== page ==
Skandha mara1 is how we react when the rug is pulled out from under us…. We don’t know what’s going to happen next or even where we are. Then we re-create ourselves. We return to the solid ground of our self-concepts as quickly as possible. Trungpa Rinpoche used to call this “nostalgia for samsara….”
[This] process does not have to be considered an obstacle or a problem…. We can allow ourselves to be inquisitive or open about what has just happened and what will happen next. Instead of struggling to regain our concept of who we are, we can touch in to that mind of simply not knowing, which is basic wisdom mind. (68-69)
—Pema Chödrön, When Things Fall Apart:
Heart Advice for Difficult Times (1997)
I’ve got news for [you] … We worship an awesome God in the blue states, and we don’t like federal agents poking around in our libraries in the red states. We coach Little League in the blue states and, yes, we’ve got gay friends in the red states … We are one people.
Friedersdorf follows this with a comment about the 2016 election:
I’m nostalgic for the days when the country appeared united, or at the very least united in halves. Today, people who recently seemed as though they were on the same team are at odds.
Many of us are in a panic about the loss of that seeming orderliness of two sides in a football game. We want desperately to get back into that game, because we don’t know the rules of the new one.
Pema Chödrön writes:
When everything falls apart and we feel uncertainty…, what’s left is a mind that is clear, unbiased, and fresh. But we don’t see that. Instead, we feel the queasiness and uncertainty of being in no-man’s-land and enlarge the feeling and march it down the street with banners that proclaim how bad everything is….
When really strong emotion comes up, all the doctrines and beliefs that we’ve held on to seem kind of pitiful by comparison, because emotions are so much more powerful.
So what began as an enormous open space becomes a forest fire…. We use our emotions…. We use them to try to deny that in fact no one has ever known or will ever know what’s happening. We use them to try to make everything secure and predictable again, to fool ourselves about what’s really true. (69-70)
What in the world is she talking about?!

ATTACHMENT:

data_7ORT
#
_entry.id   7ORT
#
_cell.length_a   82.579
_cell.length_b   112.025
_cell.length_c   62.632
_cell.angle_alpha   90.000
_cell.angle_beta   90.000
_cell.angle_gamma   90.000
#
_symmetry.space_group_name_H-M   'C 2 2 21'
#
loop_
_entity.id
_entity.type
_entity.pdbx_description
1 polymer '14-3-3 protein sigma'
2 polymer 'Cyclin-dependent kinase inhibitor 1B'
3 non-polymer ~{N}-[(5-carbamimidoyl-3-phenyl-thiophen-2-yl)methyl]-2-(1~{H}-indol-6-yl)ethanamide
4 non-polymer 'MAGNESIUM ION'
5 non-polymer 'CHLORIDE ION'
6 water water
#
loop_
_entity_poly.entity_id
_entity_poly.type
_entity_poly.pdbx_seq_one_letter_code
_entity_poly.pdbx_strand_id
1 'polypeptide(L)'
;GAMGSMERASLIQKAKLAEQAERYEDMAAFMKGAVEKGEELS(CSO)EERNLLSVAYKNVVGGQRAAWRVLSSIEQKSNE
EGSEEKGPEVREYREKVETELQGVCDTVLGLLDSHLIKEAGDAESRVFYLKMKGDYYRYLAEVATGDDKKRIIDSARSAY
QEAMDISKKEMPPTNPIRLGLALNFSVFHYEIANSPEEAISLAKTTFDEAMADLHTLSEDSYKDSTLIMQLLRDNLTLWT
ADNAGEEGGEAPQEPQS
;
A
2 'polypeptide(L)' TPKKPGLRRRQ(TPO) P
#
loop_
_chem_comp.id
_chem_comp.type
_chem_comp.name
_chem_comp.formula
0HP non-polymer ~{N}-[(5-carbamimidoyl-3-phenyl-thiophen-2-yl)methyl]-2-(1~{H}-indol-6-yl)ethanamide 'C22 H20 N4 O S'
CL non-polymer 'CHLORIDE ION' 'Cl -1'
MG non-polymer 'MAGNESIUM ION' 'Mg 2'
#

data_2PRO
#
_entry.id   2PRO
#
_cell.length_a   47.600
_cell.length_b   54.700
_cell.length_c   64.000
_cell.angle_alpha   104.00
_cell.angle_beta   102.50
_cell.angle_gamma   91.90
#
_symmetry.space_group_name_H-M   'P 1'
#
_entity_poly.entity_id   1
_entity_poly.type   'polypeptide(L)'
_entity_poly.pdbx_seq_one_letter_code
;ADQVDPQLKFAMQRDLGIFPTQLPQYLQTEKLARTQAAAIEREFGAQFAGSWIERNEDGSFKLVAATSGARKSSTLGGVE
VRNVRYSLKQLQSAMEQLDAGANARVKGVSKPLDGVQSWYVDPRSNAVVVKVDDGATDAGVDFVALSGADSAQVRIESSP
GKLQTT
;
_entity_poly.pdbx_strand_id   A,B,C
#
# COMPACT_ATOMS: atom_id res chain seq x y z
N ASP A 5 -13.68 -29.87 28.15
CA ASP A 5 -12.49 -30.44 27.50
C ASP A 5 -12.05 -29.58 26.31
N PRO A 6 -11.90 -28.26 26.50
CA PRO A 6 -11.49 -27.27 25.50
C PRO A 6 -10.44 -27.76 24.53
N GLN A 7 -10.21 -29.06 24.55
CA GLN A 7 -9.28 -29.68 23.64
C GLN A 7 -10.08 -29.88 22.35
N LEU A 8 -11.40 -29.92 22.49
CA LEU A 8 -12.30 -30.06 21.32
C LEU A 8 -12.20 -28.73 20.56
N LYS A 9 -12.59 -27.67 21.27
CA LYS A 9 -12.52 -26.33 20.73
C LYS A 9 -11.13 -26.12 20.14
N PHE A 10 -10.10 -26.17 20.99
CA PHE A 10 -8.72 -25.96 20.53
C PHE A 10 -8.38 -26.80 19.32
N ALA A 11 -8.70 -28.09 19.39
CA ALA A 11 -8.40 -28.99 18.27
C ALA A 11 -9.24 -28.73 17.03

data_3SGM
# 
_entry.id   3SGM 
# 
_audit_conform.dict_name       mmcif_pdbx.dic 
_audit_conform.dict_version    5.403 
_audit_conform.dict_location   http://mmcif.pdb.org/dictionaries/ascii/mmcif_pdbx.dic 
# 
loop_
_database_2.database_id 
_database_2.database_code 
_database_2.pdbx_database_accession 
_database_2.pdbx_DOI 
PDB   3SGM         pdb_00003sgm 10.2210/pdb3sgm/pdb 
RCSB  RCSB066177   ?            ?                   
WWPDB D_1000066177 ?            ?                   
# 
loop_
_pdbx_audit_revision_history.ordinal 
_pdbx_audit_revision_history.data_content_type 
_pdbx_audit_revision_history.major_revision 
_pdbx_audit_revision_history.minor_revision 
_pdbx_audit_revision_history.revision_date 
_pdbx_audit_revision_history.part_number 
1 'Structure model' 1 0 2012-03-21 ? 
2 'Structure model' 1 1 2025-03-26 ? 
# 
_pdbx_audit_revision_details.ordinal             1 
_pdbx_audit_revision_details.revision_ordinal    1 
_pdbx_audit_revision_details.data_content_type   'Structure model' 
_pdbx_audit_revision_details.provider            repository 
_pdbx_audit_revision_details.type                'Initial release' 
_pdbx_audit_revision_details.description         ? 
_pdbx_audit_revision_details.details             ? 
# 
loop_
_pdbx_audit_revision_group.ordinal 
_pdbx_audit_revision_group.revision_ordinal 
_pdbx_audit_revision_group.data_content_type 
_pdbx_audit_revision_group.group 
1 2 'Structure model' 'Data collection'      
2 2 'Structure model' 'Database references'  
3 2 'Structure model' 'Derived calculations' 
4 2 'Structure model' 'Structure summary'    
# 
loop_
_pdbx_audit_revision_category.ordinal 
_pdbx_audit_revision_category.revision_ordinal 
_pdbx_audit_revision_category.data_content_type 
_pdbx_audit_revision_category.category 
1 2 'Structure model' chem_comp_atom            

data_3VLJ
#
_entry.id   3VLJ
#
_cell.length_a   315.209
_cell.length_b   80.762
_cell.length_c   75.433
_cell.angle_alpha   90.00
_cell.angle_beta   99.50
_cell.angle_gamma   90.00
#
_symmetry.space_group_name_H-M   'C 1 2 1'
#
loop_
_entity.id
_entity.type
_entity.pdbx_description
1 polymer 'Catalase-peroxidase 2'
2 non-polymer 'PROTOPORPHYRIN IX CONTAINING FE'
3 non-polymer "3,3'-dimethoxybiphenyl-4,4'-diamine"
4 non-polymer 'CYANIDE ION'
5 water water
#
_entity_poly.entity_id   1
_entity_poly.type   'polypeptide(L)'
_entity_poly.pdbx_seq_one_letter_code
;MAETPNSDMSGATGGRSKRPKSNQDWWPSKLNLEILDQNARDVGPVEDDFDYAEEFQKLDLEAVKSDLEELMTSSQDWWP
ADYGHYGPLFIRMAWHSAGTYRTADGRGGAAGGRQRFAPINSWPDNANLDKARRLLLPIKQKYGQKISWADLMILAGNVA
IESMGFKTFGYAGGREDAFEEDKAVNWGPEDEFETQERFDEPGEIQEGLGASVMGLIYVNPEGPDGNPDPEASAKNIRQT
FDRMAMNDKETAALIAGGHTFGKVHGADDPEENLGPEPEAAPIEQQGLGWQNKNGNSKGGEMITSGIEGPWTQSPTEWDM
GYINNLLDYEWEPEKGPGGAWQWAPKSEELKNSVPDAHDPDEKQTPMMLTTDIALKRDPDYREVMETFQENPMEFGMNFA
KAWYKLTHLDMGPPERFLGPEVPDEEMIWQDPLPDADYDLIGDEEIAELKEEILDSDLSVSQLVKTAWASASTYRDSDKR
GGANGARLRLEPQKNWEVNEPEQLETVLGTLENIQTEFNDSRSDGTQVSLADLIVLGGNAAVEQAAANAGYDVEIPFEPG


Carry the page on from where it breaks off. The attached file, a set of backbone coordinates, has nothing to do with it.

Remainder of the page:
In another November Atlantic article3, Molly Ball quotes Avik Roy, a disaffected Republican advisor who had hoped to bring back his party’s traditional pro-trade, pro-immigration, pro-small-government ideology:
Trump showed me that white identity politics was the dominant force driving the Republican grass roots…, [that] the conservative grass roots viewed questions of national identity with far more priority than questions of economic policy.
It is a basic animal survival mechanism to label what we perceive in terms of “us” and “them.” No species would last if it could not discern who was kin to welcome and who as predator to fight or flee from.
Humankind carried this instinct over into its tribalism, and tribalism—aka “identity politics“—is what is destroying us today across the globe.
Many of us are horrified by the November election, others elated. We know how brutal tribalism can be. We know how righteous and empowered tribal victories can make us feel.
If I feel uncertain and threatened—even if I am momentarily prosperous and secure—and you and I both identify you as being of a different tribe, you look like danger to me. I don’t see your uncertainty and sense of peril, and you don’t see mine. What we both see is “the enemy.”
If I am on the blue team, I now imagine a “fascist takeover.” If you are on the red team, you now imagine that you have “taken back America.”
But this is no game. Tribes, ideologies, identities are all imagined boundaries which have nothing to do with the enormous open space of reality.
When things fall apart, there is just us, all huddled here together in the same boat, wondering whether to get to know and take care of each other, or to push each other overboard.
Notes & Image Source
1 “The Sanskrit word skandha literally means a group, a heap, or an aggregate. In Buddhist tradition, the five skandhas of form, feelings, perceptions, impulses and consciousness are taken to constitute the entirety of what is generally known as ‘personality’.” —“Heart Sutra: Buddhism in the Light of Quantum Reality”
2 “Making Up Is Hard to Do,” by Conor Friedersdorf, in The Atlantic (November 2016)
3 “Saving Conservatism from Trump’s GOP,” by Molly Ball, in The Atlantic (November 2016)
“Waves,” by Mike Shell (South of Ashville, NC, along the Blue Ridge Parkway, 7/9/2012)